Review: The Exorcist III

Review: The Exorcist III (1990)

Director: William Peter Blatty

Writer: William Peter Blatty

Stars: George C. Scott, Brad Dourif, Ed Flanders

currently available on Amazon Proime (as of 10/30/19)

William Peter Blatty’s The Exorcist III is supernaturally exhilarating, spellbinding its viewers in fascinated horror as it entrances them with incomparable dialog and some of the most intense performances ever captured on film.  The original novel The Exorcist, which was also written by Blatty, was transformed into a bona fide horror masterpiece by the sure hand of master director William Friedkin (The French Connection, To Live and Die in L.A., Bug).  When Blatty took over the director’s chair to adapt its first true sequel (I am discountingThe Exorcist 2 which was a shameless cash grab disowned by Blatty), he touched the film with a passionate knowledge of self, missing from the coldly scientific perspective of Friedkin’s masterpiece.  This means that pain and evil each drip from the screen during The Exorcist III, making it no less horrifying and nearly as fascinating as 1972’s The Exorcist..

Whereas Friedkin filmed his experiment in horror like a police procedural, The Exorcist III(which is actually a police procedural) is filmed with an emotional lens, making its shadows deeper and its reality more pliable.  Characters transform their faces and voices, figures crawl quickly on the ceiling, and a crucified adolescent innocent floats up from a hole in the floor.  While all the horrific descriptions and depictions of violence might risk guiding viewers to look away, the film’s performances are absolutely riveting, especially the starring turn by George C. Scott.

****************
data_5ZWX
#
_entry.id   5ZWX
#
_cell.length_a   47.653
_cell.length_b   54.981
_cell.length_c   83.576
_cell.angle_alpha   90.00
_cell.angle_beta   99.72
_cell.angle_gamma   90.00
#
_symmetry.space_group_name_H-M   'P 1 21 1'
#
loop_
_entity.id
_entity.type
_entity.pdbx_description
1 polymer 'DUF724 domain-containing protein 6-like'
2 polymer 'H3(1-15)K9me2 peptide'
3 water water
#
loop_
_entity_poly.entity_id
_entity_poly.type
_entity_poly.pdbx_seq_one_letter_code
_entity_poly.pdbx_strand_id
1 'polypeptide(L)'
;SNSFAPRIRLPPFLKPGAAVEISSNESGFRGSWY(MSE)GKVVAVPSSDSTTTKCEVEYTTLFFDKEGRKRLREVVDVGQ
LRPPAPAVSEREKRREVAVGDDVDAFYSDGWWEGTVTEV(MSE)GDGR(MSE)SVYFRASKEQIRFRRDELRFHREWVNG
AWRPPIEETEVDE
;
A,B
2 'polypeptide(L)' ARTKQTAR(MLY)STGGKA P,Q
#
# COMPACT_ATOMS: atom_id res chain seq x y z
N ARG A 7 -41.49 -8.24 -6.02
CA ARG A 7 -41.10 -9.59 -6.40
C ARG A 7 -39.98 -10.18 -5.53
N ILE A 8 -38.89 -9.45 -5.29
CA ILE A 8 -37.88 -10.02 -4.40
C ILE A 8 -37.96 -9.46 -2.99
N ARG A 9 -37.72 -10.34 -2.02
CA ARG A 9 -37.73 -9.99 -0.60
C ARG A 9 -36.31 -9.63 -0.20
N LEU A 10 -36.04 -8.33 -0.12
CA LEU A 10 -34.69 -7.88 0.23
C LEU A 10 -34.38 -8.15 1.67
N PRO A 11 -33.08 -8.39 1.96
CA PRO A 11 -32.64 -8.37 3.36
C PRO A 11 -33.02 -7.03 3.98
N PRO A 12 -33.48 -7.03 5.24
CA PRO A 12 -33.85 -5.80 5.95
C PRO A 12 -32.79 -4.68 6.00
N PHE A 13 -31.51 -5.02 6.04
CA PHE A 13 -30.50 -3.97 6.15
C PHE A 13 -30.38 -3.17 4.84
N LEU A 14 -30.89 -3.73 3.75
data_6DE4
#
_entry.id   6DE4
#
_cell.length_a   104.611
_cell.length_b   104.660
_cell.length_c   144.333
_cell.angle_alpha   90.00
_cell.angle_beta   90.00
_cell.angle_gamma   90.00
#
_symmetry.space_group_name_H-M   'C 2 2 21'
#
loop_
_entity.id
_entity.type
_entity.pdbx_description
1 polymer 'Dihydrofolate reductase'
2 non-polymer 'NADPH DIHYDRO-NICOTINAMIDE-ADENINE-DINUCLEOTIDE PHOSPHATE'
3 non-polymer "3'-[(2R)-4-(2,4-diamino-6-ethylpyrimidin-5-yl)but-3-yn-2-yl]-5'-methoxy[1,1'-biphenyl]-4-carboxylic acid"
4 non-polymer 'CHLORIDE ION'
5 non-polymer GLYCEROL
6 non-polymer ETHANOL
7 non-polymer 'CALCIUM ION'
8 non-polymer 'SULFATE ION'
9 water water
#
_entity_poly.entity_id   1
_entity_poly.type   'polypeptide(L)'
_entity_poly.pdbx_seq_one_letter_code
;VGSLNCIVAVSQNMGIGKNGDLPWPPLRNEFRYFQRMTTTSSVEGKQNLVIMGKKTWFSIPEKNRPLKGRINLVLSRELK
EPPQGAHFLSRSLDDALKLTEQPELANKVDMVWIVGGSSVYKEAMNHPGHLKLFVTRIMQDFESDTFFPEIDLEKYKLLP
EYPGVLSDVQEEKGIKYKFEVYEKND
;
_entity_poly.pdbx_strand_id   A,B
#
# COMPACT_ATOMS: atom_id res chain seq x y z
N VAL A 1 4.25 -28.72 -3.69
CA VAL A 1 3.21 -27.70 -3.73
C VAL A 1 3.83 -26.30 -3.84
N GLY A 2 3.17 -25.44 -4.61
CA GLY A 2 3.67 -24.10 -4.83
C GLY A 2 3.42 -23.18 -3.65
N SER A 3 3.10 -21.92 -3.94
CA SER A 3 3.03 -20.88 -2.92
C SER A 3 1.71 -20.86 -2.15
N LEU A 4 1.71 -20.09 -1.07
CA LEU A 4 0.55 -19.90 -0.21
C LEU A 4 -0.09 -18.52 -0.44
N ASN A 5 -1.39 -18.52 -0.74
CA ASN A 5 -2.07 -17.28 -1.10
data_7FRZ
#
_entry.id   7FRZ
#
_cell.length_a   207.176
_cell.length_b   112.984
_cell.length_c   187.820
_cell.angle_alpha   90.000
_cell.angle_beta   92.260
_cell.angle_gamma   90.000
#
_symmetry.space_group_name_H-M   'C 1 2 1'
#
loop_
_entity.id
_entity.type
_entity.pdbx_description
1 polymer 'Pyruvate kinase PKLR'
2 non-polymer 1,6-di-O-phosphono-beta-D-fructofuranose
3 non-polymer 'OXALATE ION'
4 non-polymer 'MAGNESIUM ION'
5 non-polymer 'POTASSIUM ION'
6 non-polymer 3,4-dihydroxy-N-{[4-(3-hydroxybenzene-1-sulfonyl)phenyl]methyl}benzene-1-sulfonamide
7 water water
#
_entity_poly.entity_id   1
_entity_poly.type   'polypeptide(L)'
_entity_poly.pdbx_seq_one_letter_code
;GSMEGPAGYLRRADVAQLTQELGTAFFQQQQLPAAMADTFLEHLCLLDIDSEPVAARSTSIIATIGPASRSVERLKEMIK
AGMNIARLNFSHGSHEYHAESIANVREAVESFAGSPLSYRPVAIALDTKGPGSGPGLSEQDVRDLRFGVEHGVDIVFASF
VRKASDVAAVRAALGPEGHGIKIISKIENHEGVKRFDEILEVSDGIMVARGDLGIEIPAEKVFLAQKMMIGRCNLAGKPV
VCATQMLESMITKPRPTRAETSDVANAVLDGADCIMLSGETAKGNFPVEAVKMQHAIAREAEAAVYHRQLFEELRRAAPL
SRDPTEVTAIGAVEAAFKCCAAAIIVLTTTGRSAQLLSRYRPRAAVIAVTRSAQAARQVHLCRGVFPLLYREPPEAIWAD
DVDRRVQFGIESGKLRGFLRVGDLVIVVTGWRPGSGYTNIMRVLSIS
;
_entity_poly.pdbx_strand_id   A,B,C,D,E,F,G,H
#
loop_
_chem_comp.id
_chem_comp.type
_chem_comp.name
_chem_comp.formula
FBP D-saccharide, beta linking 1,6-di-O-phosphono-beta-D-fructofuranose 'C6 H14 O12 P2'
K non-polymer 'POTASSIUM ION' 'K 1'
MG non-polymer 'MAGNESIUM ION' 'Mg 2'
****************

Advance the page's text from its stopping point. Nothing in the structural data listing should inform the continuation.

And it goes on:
The pain and the terror in Scott’s face is deeply meaningful, and the rage in his arms is captivating.  It is almost as if, in times of great emotional strife, Scott’s character Lt. William Kinderman loses control of his muscles as they spasm in pain.  But it is not only Scott’s performance that elevates the film, but also Ed Flanders’ portrayal of horror-hardened Priest Father Dyer that grounds the emotion of the film in wise empathy.  But it is Brad Dourif’s spellbinding showing as the malevolent Gemini Killer that makes the film intoxicating.

Unlike his magnificent showing in One Flew Over the Cuckoo’s Nest as the suicidally bashful Billy Bibbit, Dourif’s turn in The Exorcist III shows us the self-assured face of evil.  Imprisoned, tormented, and unstoppable.  This film shows the monstrous nature of evil, forbidding its audience from looking away even for a second.  Though to my perspective this is not the staggering achievement the original The Exorcist was, this film is more emotionally tangible than its predecessor, and definitely as worthy of a watch this Halloween.

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Review: The Exorcist III

Movie Review: Dr. Strangelove or: How I Learned to Stop Worrying and Love the Bomb (1964)

Dr. Strangelove or: How I Learned to Stop Worrying and Love the Bomb (1964)

Director: Stanley Kubrick

Writer: Stanley Kubrick, Terry Southern, (novel by) Peter George

Starring: Peter Sellers, George C. Scott, Sterling Hayden